LONDON—The Bank of England pushed interest rates above their financial crisis lows on Aug. 2, but signaled it was in no hurry to raise them further as Britain heads for Brexit next year with no clear plan for leaving the European Union.
The BoE’s nine rate-setters were unexpectedly unanimous in their vote to raise rates to 0.75 from 0.50 percent, the level at which they have spent most of the past decade, apart from a period after the 2016 Brexit vote when they were cut even lower.
Economists polled by Reuters had mostly expected a 7–2 vote in favor of a hike.
But sterling fell against the dollar and the euro and British government bond prices rose after BoE Governor Mark Carney stressed the gradual path for rate hikes ahead.
“Policy needs to walk—not run—to stand still,” he said as he explained a new BoE estimate of neutral interest rates for Britain’s economy, which the central bank believes will rise only slowly against the backdrop of a strong global growth.
Growth in Britain, the world’s fifth-biggest economy, has slowed since the referendum decision in 2016 to leave the EU.
The BoE nevertheless said the economy was now operating at almost its “speed limit,” or full capacity, raising the prospect of more home-grown inflation pressure ahead.
Business groups were critical of the decision to raise rates now. The British Chambers of Commerce said it was ill-judged given the degree of uncertainty around Brexit and the Institute of Directors said the BoE had “jumped the gun.”
With less than eight months until Brexit, London, and Brussels—as well as key members of Prime Minister Theresa May’s Conservative Party—remain far apart on what their future trading relationship should look like.
But Carney said there was a wide range of outcomes for Brexit—most of which would require rates to be at least as high as now—and that the central bank was working on the assumption that there would be a smooth transition.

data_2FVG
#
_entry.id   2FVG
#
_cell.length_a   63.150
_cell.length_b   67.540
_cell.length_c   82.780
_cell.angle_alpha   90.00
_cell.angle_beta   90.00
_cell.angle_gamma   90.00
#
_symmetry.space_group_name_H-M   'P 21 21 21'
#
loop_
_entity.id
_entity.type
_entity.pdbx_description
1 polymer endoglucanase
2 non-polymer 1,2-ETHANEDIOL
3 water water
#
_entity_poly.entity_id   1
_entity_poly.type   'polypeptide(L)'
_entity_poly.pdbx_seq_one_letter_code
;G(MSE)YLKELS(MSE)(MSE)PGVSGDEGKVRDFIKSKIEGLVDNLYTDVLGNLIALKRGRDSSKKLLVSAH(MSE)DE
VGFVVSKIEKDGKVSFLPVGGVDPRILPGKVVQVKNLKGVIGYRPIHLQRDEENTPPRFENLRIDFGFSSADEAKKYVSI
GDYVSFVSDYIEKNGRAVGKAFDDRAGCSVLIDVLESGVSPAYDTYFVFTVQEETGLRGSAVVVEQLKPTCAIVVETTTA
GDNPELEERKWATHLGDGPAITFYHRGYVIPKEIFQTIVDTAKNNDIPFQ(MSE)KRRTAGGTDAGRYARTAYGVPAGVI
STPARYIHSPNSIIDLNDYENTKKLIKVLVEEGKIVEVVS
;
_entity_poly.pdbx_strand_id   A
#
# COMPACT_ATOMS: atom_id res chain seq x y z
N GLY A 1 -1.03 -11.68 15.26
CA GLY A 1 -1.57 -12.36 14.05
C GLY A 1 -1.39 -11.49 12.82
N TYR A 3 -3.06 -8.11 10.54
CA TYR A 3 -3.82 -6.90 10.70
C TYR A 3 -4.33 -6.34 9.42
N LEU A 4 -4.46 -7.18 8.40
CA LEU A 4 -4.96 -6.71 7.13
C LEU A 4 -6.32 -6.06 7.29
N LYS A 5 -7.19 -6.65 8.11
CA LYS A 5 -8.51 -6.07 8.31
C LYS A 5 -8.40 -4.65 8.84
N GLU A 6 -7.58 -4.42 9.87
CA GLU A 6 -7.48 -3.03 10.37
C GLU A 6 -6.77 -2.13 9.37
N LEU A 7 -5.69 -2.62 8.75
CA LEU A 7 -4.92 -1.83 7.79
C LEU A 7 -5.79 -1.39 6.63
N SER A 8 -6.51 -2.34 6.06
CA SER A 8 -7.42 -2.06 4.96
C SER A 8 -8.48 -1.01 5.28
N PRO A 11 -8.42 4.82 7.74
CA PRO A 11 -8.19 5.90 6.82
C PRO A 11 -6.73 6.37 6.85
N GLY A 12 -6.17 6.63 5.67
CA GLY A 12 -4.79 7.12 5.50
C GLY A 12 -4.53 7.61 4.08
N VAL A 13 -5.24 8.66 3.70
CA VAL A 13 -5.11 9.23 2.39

“The mistake is to always wait, wait, wait until you have perfect certainty because we don’t know exactly when that higher degree of certainty is going to transpire,” he said.
The BoE’s message on rates remained one of gradual and limited increases as it saw inflation only a fraction above its 2 percent target over the next few years.
It said its forecasts were based on bets by investors who expect another rate hike only in late 2019 or early 2020, with Bank Rate creeping up to 1.1 percent in late 2020. That was a fraction lower than a projection of rates of 1.2 percent the last time the BoE published forecasts for the economy in May.
“The economy has done just about enough for the Bank of England to justify a hike today. But no one should get too excited about this being a sign of things to come,” said Luke Bartholomew, an investment strategist at Aberdeen Standard Investments.
“It is almost unthinkable that the Bank of England will follow up with further rate rises in the next few months given the risks on the horizon.”
The central bank said inflation in two years’ time was likely to be 2.09 percent, above the BoE’s 2 percent target.
It also expected Britain’s economy would grow by 1.4 percent this year, unchanged from its forecast in May, but it nudged up its 2019 forecast to 1.8 percent from 1.7 percent.
Wages were likely to be growing by an annual 2.5 percent at the end of this year, a bit slower than forecast in May, before picking up to 3.25 percent by late 2019, unchanged from before.
Several private-sector economists have challenged the BoE’s view that inflation pressures are building and say raising rates now only risks a U-turn by the central bank if Britain fails to get a Brexit deal.
Carney reiterated there could be “consequences for monetary policy” if Brexit led to a shock for Britain’s economy.
Some investors think the risk of a global trade war is another reason for caution.
The BoE said it saw “tentative signs that actual and prospective protectionist policies were starting to have an adverse impact” on global trade.
It also fleshed out its thinking on how far it is likely to go with its planned rate hikes by publishing a new long-term forecast for what it called Britain’s trend real interest rate, or “R*,” of zero to 1 percent, more than 2 percentage points below its pre-financial crisis level.
Adjusted for the BoE’s inflation target, this would imply Bank Rate of 2 to 3 percent to keep growth and inflation rates stable when the economy is running at full capacity.
In the shorter term, the Bank Rate implied by a so-called equilibrium real interest rate, or “r*,” was likely to be somewhat lower, the BoE said, without giving a precise estimate.
Carney said the estimates should not be considered as a target for BoE policy but added r* was likely to rise slowly.
By William Schomberg and David Milliken